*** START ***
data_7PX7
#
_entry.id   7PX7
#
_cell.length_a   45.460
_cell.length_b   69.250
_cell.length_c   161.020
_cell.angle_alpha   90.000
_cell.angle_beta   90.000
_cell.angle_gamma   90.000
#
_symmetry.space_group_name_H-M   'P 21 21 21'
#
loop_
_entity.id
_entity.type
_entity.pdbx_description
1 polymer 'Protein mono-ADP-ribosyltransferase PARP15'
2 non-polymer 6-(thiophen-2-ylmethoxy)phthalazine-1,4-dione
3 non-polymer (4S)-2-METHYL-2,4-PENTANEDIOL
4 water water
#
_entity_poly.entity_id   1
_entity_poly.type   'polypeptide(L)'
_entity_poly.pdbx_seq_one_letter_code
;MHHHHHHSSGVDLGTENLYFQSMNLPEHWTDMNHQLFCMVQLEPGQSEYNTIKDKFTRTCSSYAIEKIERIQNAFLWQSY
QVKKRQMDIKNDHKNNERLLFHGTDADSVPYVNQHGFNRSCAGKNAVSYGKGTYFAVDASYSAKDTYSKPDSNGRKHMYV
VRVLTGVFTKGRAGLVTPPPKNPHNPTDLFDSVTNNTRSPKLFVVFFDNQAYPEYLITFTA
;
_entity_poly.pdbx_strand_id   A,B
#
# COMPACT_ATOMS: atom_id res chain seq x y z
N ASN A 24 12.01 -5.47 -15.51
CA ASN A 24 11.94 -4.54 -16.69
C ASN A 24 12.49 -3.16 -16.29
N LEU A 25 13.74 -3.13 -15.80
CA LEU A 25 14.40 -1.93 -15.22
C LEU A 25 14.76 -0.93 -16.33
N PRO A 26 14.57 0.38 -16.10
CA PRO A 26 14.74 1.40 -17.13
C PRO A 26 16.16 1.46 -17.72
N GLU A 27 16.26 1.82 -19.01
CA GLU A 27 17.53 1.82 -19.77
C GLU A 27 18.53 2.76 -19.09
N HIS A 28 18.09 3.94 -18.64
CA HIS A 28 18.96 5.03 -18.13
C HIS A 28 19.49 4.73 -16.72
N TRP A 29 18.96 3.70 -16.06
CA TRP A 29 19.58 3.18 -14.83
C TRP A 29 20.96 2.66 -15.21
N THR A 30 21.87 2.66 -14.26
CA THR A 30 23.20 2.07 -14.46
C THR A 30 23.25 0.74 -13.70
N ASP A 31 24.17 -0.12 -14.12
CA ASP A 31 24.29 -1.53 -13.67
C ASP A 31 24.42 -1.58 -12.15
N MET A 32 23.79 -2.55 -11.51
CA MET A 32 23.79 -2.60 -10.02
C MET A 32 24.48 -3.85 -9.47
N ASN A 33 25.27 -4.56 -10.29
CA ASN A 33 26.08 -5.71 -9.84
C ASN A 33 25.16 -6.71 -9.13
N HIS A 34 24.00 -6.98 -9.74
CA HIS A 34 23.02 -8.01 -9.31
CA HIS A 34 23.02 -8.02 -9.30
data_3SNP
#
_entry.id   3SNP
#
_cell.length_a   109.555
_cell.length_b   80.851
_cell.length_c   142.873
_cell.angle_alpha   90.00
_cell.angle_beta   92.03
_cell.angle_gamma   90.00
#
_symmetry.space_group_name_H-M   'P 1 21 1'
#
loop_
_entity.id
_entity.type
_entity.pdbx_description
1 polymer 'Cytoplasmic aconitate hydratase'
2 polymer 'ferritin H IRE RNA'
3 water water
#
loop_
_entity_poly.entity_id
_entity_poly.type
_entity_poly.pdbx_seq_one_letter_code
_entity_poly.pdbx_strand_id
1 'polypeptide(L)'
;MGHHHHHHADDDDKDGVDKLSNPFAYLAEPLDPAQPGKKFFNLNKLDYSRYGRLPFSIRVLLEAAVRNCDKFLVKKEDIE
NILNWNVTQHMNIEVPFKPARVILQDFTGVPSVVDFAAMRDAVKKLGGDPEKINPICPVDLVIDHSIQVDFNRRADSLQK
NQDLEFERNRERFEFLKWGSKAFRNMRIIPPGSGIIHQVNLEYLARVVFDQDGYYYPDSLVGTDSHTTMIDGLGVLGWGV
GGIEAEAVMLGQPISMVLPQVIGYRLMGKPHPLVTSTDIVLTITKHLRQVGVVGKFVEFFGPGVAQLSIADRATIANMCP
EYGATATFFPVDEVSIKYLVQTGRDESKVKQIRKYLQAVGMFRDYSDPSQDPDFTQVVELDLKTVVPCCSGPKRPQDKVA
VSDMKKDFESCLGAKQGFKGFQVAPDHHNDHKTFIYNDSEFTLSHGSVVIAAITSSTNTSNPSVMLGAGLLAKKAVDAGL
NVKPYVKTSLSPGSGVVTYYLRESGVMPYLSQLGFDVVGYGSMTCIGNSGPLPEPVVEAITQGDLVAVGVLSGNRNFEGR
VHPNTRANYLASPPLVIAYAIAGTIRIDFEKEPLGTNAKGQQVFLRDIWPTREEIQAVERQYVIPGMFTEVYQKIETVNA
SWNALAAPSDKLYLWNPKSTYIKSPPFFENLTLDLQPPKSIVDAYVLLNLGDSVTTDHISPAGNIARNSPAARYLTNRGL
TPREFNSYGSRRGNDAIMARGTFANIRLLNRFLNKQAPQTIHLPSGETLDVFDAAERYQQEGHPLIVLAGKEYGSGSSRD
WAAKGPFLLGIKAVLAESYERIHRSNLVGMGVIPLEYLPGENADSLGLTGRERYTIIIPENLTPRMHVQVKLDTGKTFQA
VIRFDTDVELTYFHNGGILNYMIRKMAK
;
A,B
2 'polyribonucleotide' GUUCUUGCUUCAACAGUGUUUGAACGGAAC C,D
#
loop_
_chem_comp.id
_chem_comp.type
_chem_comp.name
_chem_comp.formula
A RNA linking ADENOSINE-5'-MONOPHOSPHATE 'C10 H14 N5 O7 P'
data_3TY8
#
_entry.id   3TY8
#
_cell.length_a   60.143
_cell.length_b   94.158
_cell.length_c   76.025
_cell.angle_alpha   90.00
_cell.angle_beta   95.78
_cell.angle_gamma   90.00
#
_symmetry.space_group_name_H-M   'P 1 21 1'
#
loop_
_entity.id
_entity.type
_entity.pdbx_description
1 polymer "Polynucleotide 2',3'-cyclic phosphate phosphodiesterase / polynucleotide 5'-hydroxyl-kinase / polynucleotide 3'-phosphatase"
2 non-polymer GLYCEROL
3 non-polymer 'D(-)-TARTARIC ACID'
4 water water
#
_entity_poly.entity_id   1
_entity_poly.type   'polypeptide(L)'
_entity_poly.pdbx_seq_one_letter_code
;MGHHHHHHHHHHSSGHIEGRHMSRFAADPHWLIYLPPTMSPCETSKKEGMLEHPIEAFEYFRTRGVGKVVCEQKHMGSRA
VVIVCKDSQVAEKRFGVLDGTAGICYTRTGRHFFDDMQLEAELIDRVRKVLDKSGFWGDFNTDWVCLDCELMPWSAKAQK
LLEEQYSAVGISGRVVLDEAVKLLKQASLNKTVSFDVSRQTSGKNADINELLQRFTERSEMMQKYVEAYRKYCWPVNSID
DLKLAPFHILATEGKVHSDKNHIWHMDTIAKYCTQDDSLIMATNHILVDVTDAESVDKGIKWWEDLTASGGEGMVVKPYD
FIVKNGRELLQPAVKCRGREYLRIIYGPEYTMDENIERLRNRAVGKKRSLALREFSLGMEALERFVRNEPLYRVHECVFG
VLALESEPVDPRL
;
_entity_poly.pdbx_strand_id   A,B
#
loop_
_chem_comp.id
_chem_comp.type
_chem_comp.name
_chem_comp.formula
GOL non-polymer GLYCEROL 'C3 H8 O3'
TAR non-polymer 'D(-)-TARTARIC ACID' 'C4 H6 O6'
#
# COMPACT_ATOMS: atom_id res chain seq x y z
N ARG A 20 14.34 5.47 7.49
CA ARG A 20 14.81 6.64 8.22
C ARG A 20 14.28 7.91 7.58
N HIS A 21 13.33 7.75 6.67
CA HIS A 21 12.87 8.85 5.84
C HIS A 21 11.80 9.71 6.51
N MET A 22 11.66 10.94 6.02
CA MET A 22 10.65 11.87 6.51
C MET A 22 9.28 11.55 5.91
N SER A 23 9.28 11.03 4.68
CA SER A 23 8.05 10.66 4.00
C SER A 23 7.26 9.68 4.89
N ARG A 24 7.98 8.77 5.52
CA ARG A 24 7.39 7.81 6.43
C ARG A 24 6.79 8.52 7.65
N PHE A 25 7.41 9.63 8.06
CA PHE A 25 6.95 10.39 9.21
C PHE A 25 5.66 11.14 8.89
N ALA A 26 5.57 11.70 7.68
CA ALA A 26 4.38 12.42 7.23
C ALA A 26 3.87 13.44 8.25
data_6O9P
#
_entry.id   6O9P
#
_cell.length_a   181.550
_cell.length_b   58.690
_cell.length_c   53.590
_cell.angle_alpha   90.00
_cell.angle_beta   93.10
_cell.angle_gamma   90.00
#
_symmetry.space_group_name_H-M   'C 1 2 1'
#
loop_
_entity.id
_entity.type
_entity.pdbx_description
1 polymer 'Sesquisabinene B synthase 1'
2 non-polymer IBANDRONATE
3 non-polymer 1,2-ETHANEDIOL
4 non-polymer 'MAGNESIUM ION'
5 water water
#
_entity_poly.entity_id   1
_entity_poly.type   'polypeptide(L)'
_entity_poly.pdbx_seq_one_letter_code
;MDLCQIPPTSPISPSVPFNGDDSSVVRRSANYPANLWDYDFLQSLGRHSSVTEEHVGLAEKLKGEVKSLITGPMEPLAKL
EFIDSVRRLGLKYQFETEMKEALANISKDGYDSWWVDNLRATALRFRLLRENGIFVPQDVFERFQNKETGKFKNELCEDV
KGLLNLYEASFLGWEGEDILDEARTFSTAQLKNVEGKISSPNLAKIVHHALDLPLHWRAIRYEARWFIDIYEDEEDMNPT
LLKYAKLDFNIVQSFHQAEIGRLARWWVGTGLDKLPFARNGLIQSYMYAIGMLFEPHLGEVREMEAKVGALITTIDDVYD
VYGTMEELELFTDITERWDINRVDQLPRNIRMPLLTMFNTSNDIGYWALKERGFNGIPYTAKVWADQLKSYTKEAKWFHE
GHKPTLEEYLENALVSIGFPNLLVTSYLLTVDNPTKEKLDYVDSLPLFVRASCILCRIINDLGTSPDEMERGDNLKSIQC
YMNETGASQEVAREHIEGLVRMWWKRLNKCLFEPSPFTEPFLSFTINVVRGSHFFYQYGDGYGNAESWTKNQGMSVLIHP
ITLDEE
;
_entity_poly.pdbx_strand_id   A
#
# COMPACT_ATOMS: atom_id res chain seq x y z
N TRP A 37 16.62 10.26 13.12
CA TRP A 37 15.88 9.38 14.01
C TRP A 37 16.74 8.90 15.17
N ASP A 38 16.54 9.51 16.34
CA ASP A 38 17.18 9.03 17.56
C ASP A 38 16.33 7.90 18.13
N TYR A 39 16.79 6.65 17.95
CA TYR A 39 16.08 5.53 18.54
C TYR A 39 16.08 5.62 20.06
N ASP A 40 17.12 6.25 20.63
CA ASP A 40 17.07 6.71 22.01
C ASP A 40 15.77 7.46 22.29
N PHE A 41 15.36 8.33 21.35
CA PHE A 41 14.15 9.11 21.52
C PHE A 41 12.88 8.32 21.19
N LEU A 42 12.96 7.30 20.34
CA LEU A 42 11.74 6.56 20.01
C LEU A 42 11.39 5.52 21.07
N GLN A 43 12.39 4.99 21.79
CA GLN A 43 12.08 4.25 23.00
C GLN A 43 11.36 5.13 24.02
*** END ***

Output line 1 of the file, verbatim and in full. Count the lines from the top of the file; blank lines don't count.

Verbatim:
data_7PX7